[Cryptography] Our leader opines on cryptocurrencies

Phillip Hallam-Baker phill at hallambaker.com
Sun Jul 21 15:47:47 EDT 2019

On Sun, Jul 21, 2019 at 11:50 AM John Levine <johnl at iecc.com> wrote:

> In article <
> CAMm+Lwi72G3vZ9yTGn05JtdvM_7sGZFRzPX7+amzS1QCJ-S1vA at mail.gmail.com> you
> write:
> >It is entirely possible that Libre becomes a reserve currency in its own
> >right but it won't happen overnight and if it does happen it will be
> simply
> >because it turns out to be convenient for international companies to use
> >for settlements reducing the currency risk on both sides. And if that did
> >happen it would likely be through some EFT like structure that is actually
> >separate from the exchange system.
> But as usual, the economic thing and the blockchain pixie dust have
> nothing to do with each other.  If companies want to price
> transactions in a basket of currencies, they can do it now, but they
> don't because it's not worth the accounting hassle.  The IMF even has
> a standard basket called a SDR which is used as a small part of their
> reserves.
> Somewhat relevant side anecdote: in years past when interest rates
> were higher, I had an account in a treasury bill mutual fund on which
> I could write checks.  Unlike a money market fund, the price floated a
> little bit each day as rates bounced around, so every time I wrote a
> check, I had a small capital gain or loss.  It quickly became apparent
> that the hassle and the risk of using it as a transaction account were
> not worth the small interest premium over a money market fund.
> If I were a large company, I would do each transaction in a single
> accounting currency, and hedge the currency risk separately in the
> vast and liquid forex market.  That's a lot easier to keep track of
> and solves the same problem.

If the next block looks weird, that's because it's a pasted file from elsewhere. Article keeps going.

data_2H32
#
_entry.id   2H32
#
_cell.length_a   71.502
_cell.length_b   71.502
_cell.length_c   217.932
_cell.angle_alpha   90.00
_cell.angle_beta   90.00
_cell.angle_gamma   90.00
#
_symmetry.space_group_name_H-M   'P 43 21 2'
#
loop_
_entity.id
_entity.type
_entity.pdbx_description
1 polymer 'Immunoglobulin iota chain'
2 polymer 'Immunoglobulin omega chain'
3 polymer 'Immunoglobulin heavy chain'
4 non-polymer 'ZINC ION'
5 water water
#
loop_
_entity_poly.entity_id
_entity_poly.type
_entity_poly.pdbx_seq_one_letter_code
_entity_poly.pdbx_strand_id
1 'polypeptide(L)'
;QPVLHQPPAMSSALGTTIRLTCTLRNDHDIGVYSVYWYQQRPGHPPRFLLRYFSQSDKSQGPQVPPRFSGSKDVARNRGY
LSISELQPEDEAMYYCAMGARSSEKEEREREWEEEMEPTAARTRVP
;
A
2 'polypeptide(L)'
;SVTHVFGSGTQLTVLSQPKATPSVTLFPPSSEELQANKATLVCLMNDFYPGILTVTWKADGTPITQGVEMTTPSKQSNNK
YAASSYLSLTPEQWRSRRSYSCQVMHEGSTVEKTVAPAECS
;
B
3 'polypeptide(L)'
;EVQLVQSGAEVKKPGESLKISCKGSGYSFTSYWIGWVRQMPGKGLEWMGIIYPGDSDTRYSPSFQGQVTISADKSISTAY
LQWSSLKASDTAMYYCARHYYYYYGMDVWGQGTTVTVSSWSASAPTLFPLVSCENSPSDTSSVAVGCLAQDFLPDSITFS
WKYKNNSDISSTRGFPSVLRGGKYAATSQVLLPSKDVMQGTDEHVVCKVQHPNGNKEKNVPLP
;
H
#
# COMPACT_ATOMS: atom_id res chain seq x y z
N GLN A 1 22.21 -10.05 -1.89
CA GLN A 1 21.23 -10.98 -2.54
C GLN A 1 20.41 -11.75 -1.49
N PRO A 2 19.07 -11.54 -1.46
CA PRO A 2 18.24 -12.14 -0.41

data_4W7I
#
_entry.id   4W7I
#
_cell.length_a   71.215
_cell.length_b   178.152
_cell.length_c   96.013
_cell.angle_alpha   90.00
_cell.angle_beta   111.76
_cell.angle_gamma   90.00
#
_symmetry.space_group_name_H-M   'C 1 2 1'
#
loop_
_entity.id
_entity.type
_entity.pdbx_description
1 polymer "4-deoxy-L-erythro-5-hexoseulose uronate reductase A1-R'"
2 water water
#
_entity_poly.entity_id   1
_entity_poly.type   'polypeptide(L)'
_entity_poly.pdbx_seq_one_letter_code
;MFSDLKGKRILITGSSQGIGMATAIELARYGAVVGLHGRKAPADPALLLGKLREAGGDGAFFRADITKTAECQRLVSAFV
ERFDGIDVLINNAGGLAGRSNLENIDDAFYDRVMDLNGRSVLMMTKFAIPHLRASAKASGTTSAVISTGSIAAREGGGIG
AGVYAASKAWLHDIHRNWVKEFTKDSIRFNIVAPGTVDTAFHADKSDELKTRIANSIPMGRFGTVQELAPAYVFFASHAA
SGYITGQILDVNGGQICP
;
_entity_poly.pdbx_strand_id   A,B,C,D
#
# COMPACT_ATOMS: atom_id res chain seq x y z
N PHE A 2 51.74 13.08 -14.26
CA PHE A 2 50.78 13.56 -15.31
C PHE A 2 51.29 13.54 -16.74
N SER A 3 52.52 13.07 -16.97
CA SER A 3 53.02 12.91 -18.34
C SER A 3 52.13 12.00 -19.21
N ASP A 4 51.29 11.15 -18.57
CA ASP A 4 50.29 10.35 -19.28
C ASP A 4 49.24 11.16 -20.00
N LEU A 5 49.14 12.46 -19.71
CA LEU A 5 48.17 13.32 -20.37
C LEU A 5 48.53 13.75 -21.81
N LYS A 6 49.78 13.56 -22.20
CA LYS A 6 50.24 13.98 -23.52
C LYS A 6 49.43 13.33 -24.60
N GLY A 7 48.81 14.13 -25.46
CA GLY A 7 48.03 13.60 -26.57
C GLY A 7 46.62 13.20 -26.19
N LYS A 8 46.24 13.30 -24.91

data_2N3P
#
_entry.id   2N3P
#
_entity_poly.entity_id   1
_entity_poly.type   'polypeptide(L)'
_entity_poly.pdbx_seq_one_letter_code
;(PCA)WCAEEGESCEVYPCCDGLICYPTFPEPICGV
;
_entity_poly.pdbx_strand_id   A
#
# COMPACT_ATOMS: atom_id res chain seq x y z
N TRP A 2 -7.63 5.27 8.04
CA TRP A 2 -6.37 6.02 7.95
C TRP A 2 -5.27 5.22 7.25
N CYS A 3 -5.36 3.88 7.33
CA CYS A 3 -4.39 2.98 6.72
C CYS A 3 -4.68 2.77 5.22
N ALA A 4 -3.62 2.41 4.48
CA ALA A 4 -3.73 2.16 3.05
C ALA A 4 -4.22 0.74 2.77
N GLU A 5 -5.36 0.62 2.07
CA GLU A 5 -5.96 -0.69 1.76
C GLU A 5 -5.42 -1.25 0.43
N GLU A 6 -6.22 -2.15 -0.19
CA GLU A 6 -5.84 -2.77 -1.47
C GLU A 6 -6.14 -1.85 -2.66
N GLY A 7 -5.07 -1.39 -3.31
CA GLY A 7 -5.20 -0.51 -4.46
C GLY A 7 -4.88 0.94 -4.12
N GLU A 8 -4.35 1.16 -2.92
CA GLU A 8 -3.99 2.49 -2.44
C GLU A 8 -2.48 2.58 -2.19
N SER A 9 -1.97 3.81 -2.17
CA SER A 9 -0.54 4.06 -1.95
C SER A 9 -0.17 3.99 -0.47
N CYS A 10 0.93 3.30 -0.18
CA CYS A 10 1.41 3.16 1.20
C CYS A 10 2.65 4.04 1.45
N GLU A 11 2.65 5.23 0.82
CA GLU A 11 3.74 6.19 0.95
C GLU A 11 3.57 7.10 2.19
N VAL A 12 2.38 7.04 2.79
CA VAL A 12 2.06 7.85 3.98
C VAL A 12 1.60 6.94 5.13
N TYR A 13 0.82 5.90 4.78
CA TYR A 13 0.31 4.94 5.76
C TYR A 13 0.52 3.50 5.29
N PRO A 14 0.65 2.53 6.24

> By the way, if blockchain fans want a really interesting application,
> look at the forex market.  It dwarfs everything else at $5 trillion
> per day, about 1/3 spot transactions and 2/3 various sorts of forwards
> and options to be settled later which would seem ideal for smart
> contracts.  It's all direct bank to bank, no central clearinghouses,
> and the prices can be kind of opaque and open to manipulation.
> Some banks are playing with this.  HSBC has a small scale private
> blockchain experiment, per the following press release.  Keep in mind
> that "billions of dollars" in the forex market is a rounding error.
> Wikipedia says HSBC handle 4.6% of major forex currencies which would
> be about $230 billion per day, so over more than a year, their
> blockchain had handled one day's worth.
> https://www.btcwires.com/c-buzz/blockchain-saved-25-in-forex-trading-for-hsbc/

I sense something of a US-centric bias here.

To understand the attraction of a global currency, you really have to be
one of the people whose native currency isn't USD. The point is pretty
clear then.

Don't get me wrong here, this is not going to upend the international
finance system or anything close. It is an incremental development whose
significance is probably on the order of the switch to 4K TV at the very
most (i.e. important for the industry affected but not dramatically so).

That said, I expect Libre to have infinitely more significance than all the
rest of the crypto currencies combined because almost nobody actually uses
them for anything of consequence (that is legal).

The technology does not have to be at all complex at this point. Doesn't
even need to involve a hash chain of any type.
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